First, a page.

Why my obsession with this spoon is re-wiring my brain

Hi Everyone, from cool Autumn days in Australia that make it worth putting up with the dreadful heat of summer. How are you all? I keep finding myself sitting on my deck, surrounded by the rainforest, staring at this spoon. Not just staring: stroking, smelling, turning and touching. Is it a magic spoon you ask? Well yes, in some ways it is. Because I carved it, from White Beech. OK, so for some of you ‘handy/crafty’ folks, this may not seem like a big deal. Or for those of you who know that spoon-carving is a bit of a ‘hipster’ fad at the moment, perhaps you’re rolling your eyes? But I don’t care. Because I’m the girl who hated sewing at school; who wasn’t allowed to do woodwork classes (because of being a girl), and who has spent 5 decades baulking at using tools/drills/saws because of an assumed ‘hopelessness’ with them. How did this change happen? It was my darling cousin’s idea: “Try this workshop with me G, it will be fun, and a bonding …

My 2 top alternatives to avoid Valentine’s Day pressure

Make no mistake, I love Love. Whether happily single, sadly recovering from a break-up, or delighting in new fields of play, I have never given up on Love for long. I believe this is healthy, that I am a healthy human, and that we all deserve love. However, what I absolutely don’t need is a dumb card and cheap chocolates. Or even a smart card and expensive chocolates. So if any human out there felt a little blue they had no Valentine, or was let down by an unsatisfactory experience, let me inspire you: why not organize a Galentine’s Day, or a V-Day flash mob? What are these 2 curious offerings you wonder? My favourite Australian feminist writer Clementine Ford drew me to the first one, when she recently offered a picnic in the park experience for 100 women, bringing gals together. It’s been around for a decade or so, and is about celebrating female sister-like connections; it’s so easy to let friendships slip by when we’re busy with work/kids/household chores/ageing parents etc. But who …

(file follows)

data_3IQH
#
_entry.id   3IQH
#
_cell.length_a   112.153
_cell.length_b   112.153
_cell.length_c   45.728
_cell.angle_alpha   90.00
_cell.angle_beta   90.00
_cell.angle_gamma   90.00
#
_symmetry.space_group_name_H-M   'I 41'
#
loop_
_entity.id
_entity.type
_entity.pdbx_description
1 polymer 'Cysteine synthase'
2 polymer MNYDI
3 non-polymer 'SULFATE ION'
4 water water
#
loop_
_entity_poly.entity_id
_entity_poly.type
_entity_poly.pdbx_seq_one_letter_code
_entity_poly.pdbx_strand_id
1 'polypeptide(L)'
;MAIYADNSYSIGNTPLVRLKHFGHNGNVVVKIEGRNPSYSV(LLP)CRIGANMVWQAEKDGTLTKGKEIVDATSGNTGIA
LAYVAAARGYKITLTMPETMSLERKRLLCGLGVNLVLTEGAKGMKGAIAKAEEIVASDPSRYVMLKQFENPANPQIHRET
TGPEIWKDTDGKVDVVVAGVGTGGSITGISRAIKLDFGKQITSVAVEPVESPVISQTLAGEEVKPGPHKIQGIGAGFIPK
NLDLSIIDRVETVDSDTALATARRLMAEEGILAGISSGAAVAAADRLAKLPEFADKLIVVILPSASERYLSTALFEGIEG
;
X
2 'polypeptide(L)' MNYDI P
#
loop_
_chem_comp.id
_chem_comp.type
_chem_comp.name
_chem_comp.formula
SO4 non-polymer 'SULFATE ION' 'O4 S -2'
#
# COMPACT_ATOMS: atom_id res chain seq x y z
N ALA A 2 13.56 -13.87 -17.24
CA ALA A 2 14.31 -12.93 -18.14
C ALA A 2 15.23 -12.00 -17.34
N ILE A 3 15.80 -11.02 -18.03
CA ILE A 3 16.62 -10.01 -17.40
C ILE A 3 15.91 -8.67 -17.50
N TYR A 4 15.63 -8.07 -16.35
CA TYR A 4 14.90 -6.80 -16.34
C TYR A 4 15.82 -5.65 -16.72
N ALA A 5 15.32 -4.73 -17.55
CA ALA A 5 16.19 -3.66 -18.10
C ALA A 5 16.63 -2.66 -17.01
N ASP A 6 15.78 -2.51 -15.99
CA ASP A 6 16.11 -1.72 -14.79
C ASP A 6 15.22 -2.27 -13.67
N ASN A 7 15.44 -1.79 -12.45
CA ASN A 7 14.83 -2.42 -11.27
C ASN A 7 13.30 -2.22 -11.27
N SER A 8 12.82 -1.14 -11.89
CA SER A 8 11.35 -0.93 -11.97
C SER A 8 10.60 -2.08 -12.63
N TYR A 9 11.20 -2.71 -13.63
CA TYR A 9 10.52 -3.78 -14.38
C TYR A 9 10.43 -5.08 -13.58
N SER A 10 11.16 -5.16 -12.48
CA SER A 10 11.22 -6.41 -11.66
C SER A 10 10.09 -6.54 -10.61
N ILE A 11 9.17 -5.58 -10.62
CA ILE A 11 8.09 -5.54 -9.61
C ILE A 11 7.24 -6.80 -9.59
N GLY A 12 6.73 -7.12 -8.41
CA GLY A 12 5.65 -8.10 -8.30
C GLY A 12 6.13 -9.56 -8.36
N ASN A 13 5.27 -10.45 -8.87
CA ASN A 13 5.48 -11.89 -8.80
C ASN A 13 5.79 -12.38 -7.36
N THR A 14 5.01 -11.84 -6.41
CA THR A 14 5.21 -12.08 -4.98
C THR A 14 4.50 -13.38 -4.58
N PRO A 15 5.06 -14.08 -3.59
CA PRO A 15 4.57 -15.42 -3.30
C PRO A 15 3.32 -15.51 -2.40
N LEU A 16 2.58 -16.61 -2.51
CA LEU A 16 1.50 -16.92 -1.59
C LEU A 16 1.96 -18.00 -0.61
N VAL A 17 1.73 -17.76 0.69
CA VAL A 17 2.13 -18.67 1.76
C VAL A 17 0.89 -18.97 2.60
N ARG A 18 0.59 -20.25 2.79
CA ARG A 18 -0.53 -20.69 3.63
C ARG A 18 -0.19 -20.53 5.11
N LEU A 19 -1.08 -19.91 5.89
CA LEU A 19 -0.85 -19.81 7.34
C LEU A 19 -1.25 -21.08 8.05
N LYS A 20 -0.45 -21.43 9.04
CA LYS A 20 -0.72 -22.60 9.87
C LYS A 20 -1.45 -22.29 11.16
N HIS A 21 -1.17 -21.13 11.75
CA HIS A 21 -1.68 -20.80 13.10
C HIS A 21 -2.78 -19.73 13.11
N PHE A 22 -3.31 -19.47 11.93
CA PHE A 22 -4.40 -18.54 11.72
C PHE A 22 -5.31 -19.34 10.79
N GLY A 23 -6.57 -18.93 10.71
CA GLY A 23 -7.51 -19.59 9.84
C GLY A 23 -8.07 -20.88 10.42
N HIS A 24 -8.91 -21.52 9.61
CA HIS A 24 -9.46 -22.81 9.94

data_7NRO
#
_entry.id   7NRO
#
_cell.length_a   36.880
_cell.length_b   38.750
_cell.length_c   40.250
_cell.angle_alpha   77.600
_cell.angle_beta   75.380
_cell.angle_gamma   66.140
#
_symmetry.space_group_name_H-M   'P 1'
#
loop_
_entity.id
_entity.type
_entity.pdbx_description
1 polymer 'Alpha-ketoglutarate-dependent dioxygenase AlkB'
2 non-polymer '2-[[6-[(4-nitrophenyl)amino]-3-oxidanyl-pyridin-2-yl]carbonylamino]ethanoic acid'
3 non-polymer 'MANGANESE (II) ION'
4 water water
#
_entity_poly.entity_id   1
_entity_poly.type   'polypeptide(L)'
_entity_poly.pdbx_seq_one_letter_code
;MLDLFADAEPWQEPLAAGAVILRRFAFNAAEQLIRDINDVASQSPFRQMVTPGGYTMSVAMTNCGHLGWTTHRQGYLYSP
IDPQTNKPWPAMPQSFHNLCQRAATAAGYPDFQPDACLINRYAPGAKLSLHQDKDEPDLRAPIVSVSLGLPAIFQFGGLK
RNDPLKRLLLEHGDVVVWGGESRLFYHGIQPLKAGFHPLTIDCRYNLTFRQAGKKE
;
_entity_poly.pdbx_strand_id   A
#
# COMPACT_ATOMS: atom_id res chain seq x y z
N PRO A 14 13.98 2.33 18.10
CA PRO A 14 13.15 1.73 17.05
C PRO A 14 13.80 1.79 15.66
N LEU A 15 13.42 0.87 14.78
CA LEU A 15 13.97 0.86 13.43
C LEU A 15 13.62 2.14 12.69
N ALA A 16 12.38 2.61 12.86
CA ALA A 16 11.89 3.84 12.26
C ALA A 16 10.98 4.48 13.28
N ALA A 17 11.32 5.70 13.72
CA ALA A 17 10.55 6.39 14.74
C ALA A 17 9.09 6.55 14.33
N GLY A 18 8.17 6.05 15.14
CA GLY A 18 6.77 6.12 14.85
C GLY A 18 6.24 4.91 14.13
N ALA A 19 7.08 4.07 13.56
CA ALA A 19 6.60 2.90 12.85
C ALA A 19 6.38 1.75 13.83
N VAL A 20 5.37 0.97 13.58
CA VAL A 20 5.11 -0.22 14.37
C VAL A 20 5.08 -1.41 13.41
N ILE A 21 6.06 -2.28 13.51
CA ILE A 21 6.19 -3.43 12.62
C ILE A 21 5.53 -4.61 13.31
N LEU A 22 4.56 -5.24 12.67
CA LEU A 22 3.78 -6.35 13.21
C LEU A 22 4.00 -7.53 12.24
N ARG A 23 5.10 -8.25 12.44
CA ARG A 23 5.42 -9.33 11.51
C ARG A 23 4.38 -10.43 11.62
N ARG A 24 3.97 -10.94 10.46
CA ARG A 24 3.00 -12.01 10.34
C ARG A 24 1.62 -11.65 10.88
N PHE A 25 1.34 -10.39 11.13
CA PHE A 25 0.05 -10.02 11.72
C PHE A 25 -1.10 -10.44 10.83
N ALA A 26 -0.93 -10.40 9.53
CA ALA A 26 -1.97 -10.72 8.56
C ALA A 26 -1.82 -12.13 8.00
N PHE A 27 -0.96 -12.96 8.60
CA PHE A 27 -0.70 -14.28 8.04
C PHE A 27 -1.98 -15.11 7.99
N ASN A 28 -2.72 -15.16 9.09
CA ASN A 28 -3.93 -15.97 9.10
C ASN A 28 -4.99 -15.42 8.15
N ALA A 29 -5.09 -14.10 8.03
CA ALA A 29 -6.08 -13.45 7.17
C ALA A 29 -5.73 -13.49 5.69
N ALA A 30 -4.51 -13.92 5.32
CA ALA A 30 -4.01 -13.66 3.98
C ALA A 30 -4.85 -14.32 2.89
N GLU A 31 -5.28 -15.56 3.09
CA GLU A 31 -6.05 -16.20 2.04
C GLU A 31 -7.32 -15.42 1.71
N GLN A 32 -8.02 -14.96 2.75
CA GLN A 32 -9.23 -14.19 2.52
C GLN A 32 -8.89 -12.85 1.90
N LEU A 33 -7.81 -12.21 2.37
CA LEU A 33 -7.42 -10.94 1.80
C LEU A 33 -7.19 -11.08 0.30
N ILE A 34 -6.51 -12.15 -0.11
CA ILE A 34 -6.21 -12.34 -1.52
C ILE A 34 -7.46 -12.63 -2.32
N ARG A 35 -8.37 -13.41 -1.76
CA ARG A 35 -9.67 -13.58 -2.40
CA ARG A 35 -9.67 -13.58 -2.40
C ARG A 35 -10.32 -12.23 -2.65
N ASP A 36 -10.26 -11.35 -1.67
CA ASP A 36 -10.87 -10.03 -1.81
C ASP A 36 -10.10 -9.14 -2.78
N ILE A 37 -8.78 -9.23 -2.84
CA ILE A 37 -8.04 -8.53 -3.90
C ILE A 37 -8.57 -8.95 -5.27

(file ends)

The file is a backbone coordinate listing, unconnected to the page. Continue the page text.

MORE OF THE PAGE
My car crash to end the car crash that was 2020